Simeon Joffe | Beerology: You know what goes well with beer? ... Everything.

Beer is refreshing and relaxing, good on its own and alone, as well as on social occasions where beer is right because it is a great thing to drink with friends.

So, the question of what beer goes well with should be looked at in all its beery splendor, as in when and with whom, but also with what (food).

In fact, because beer is really flexible, it goes well with a huge variety of dishes. Whereas wine can be tripped up by sweet dishes, spicy hot or sour foods, beer chugs right along. I could end the article right here by saying that drink the beer you feel like drinking with the food you have in front of you, or even eat what you want while drinking the beer you've already opened. But there are some things to keep in mind.

For example, super sweet foods are difficult for beer, especially dry pale hoppy beers, though some higher alcohol beers with more sweetness work, as do Christmas-style beers, which are also a little sweet and sometimes brewed with spices, like clove and cinnamon.

So, though there are guidelines, there are exceptions. By and large, beer is not great with tomato-based dishes, with one exception: pizza.

Pizza and beer are amazing together. Robert Parker once said something about the perfection of chianti and pizza. So, having read this, I continually opened chiantis when I made pizza. It was good, but I think it was good because, frankly, I love pizza and I love good chianti. Then, one day I was sitting in a pizzeria in Venice, Italy, and watched the locals eat their pizza and most of them were drinking beer. In Italy. Well, I don't know if they do it all over Italy, but I tried beer and pizza, and it is fantastic. Though, admittedly, it might be fantastic because I love pizza and I love beer.

Most wine is fermented dry, the simple grape sugars being eminently fermentable. But beer has plenty of long chain unfermented "sugars" (dextrins) that add body and maybe even a little sweetness. Even lighter beers (if not lite beers) have some of these unfermented sugars. They give a cushion to handle all of the different sweet, sour and bitter flavors that one finds in Mexican food or Asian foods. You can drink wine with Chinese food, or Vietnamese food, but it seems that in most, not all cases, beer works better.

By and large, I would pair wine with food when the type of food comes from a place where they also make wine. French and Italian food go well with wine, no surprise. That is what the people were drinking as they cooked and were coming up with recipes. This works with beer also, with cuisines with countries of origin that have a strong beer culture. I am usually happy to pop open a beer from there. There are plenty of exceptions of course, because in the end, the world — even the world of beer — does not fit neatly within our little schemes (beer and pizza, for example).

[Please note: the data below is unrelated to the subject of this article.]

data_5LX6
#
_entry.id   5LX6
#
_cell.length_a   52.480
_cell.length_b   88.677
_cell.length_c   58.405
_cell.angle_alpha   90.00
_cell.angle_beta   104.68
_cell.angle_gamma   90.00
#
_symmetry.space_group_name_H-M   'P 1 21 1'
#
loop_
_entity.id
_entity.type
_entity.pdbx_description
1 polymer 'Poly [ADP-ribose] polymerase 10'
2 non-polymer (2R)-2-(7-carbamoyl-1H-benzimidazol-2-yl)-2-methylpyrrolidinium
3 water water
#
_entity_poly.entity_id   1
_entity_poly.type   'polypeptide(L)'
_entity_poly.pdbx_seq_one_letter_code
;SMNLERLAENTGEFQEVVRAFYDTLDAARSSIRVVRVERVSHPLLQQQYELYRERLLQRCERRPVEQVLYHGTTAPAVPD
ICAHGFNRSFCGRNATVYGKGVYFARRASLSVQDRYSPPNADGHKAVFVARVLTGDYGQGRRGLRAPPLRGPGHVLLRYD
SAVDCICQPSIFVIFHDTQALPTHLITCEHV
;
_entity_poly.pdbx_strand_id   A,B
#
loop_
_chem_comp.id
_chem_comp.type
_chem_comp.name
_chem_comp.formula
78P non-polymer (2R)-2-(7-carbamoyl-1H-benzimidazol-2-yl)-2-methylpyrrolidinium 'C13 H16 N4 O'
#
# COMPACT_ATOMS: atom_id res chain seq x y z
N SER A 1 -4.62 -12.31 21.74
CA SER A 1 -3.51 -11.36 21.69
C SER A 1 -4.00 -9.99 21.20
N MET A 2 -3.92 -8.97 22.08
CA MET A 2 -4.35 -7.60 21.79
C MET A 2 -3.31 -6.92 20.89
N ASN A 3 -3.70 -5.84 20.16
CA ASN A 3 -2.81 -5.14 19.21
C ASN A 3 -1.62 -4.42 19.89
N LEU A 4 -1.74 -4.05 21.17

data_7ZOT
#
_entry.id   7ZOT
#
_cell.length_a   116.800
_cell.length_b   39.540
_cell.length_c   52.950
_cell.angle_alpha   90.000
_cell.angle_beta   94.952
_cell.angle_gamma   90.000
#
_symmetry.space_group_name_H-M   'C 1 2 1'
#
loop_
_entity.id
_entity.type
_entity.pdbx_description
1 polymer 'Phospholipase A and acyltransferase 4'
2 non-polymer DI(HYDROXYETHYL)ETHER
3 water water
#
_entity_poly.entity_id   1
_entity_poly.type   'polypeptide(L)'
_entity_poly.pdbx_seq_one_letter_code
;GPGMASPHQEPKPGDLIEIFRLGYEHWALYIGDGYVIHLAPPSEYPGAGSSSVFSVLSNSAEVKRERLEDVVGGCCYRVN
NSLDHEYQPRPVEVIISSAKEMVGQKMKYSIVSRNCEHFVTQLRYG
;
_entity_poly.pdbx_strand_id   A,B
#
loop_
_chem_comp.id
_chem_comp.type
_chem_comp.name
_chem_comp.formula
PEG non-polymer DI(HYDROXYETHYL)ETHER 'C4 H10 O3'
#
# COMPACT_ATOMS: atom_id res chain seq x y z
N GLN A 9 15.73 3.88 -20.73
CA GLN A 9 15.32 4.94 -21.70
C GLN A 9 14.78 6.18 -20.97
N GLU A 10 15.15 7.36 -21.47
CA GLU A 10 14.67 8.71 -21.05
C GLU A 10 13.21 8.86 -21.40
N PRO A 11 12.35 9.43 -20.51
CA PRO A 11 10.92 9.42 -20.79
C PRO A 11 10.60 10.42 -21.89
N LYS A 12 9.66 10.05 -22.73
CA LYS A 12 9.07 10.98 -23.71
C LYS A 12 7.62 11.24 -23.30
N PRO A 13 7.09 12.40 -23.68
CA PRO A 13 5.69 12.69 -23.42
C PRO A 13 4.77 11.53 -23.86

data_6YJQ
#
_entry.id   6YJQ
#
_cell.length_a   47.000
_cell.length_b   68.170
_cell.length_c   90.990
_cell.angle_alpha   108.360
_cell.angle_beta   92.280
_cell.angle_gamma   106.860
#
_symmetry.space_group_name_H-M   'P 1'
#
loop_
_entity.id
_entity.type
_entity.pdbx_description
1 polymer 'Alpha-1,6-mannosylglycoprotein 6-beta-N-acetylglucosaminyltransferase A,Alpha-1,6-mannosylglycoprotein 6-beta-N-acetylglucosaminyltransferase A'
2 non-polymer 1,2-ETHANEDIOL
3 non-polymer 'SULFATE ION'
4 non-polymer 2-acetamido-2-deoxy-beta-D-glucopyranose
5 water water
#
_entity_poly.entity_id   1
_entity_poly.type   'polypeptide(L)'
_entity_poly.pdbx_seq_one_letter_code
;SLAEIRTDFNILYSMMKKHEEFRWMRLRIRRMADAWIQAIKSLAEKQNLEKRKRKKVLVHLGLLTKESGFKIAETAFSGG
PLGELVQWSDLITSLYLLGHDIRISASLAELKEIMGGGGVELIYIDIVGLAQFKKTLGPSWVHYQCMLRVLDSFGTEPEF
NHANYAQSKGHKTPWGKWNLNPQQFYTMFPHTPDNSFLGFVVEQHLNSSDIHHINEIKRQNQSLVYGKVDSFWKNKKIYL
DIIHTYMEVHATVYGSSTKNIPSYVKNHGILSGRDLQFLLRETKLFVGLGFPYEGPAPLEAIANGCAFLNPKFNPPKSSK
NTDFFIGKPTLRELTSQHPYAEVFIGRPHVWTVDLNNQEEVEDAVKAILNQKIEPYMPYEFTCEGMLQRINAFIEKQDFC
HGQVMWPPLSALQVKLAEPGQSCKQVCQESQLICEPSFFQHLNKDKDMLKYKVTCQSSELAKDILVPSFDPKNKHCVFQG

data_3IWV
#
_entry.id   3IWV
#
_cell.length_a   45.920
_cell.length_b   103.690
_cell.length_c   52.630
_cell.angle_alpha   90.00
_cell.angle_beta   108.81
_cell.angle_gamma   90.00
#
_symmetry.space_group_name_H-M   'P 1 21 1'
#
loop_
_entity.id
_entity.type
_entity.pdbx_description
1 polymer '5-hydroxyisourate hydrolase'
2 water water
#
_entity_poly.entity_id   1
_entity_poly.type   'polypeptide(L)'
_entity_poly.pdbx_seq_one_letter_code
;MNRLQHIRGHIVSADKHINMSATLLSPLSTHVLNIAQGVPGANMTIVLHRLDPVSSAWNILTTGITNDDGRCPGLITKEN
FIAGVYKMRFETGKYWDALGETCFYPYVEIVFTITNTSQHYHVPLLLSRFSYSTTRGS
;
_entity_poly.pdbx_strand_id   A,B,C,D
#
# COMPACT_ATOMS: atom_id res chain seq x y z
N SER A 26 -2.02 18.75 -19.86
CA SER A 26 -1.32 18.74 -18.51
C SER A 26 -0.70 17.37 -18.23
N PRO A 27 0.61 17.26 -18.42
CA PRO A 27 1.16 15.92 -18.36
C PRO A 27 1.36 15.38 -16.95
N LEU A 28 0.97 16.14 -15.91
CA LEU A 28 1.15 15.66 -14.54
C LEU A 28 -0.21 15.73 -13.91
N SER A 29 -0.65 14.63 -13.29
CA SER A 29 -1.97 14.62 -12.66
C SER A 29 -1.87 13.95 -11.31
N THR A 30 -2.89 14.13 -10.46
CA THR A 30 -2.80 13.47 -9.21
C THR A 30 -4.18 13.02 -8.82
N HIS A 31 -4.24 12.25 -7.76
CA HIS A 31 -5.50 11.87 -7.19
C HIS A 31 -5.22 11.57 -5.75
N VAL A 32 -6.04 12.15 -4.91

Still, if I am in a Thai restaurant, I will order Thai beer, or if I am going to have a German meal, I am likely to have a German beer with it.

When I lived in Munich, I would go to the beer garden in the summer and order all manner of foods, a stinky cheese concoction (Obatzda) on bread, grilled fish (Steckerlfisch); pork shank with dumpling (Schweinshaxe) or whatever food we brought from home, and it was all great, and all great with beer. The funkier the dish (obatzda), the better it was with a dark beer (like Konig Ludwig Dunkel). The fish, which was more delicate, was really good with a Helles (a Bavarian-style malty lager, for example Augustiner Helles) or a German pilsner (like Bitbuger or Konig Pils).

On Sundays, rarely but not never, I would go to a Gasthaus (German for pub) and have the Bavarian traditional brunch or Weisswurst and pretzels with sweet mustard and a weissbier (Schneiderweiss, or Franziskaner).

These are traditional pairings, in a beer-soaked culture, and on the other hand, most Germans would simply order the beer they like and the the food they prefer, and not think about what goes with what.

Here we have a less ingrained beer culture and access to beers from all over the world, or American interpretations of traditional and non-traditional beer styles.

I recently made a Flemish beef stew (Carbonnade), which called for a Belgian-style Abbey Ale (which I interpreted to be a Dubbel) in the stew. I bought a couple of bottles of Ommegang Abbey Ale and I used some for the stew, and some to drink with it. Ommegang is an American brewery that produces Belgian-style beers, and does a good job of it. So, I'm not sure if this fits into the drink a beer from the country of origin or drink local.

All things being equal, a local beer is a better bet than an imported one. Beer is delicate and travel, time and temperature change are all enemies of beer quality. So beers from far away travel longer and under potentially harmful conditions than beers from the region.

Of course, as we all know, beer goes especially well with grilled or barbecued foods, salty foods, fried food, cold chicken, Asian and Mexican food (as pointed out earlier) and spicy foods. It's good on picnics, with burgers, of course (the ketchup is really hard on wine), French fries or onion rings, chips and salsa and chili. I could go on, because as I mentioned earlier, beer goes really well with a lot of foods. Oh, and Buffalo-style chicken wings. Especially Buffalo-style chicken wings, at a bar, with some friends, and a playoff game on the television.

Simeon Joffe is a master brewer and winemaker who lives in New Marlborough. Send your beer-related questions via The Berkshire Eagle at 75 S. Church, St., Pittsfield, MA, 01201.


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